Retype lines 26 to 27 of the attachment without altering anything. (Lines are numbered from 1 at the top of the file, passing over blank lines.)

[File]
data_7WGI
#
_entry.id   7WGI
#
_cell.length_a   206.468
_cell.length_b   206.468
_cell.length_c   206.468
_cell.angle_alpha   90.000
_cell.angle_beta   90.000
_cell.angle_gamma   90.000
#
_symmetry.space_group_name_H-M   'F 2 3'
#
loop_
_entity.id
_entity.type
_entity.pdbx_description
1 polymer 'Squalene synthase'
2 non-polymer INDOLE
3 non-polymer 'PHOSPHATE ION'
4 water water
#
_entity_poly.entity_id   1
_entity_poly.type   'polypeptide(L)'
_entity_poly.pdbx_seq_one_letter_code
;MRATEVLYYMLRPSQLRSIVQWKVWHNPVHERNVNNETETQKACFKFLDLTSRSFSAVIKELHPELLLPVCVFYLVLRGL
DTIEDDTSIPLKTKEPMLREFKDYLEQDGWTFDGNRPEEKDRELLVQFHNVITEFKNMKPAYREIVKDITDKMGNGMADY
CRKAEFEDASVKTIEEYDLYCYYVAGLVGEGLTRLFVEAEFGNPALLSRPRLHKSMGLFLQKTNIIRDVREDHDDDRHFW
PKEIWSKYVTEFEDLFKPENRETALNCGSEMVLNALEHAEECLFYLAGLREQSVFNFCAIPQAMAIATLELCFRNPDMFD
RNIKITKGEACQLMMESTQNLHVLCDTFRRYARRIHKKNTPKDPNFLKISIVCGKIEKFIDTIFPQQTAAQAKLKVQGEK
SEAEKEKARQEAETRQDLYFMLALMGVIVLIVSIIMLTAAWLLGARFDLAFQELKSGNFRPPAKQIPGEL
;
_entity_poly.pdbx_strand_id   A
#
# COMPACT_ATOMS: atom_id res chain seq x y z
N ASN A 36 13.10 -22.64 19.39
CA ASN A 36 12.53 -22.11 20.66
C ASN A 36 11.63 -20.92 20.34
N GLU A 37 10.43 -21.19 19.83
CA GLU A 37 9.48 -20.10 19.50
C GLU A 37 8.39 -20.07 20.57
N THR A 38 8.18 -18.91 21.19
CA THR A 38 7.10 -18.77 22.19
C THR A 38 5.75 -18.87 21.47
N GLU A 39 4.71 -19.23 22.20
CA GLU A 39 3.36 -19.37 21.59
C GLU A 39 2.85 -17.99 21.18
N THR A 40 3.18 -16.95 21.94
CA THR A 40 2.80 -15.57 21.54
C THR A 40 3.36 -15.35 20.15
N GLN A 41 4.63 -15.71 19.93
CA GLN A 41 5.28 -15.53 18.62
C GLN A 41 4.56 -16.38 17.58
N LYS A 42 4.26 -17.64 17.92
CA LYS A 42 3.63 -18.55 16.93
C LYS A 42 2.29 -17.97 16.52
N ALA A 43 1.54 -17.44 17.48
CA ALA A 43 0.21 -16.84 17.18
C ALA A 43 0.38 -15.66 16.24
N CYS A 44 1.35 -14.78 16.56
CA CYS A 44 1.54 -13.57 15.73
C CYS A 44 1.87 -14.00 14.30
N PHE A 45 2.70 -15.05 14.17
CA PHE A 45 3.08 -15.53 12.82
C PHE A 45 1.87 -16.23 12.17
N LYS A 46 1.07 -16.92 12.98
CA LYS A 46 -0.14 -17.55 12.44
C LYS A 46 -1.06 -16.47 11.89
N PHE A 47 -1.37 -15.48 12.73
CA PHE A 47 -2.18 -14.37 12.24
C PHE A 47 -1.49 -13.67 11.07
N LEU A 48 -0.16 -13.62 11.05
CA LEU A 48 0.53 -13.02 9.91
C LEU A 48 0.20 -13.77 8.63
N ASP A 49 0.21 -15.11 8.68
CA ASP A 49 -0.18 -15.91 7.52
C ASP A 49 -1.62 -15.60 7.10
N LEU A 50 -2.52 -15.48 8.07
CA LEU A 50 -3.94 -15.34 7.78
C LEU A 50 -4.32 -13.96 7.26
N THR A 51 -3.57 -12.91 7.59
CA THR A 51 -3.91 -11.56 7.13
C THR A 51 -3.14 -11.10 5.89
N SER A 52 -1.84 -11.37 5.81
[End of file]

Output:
;MRATEVLYYMLRPSQLRSIVQWKVWHNPVHERNVNNETETQKACFKFLDLTSRSFSAVIKELHPELLLPVCVFYLVLRGL
DTIEDDTSIPLKTKEPMLREFKDYLEQDGWTFDGNRPEEKDRELLVQFHNVITEFKNMKPAYREIVKDITDKMGNGMADY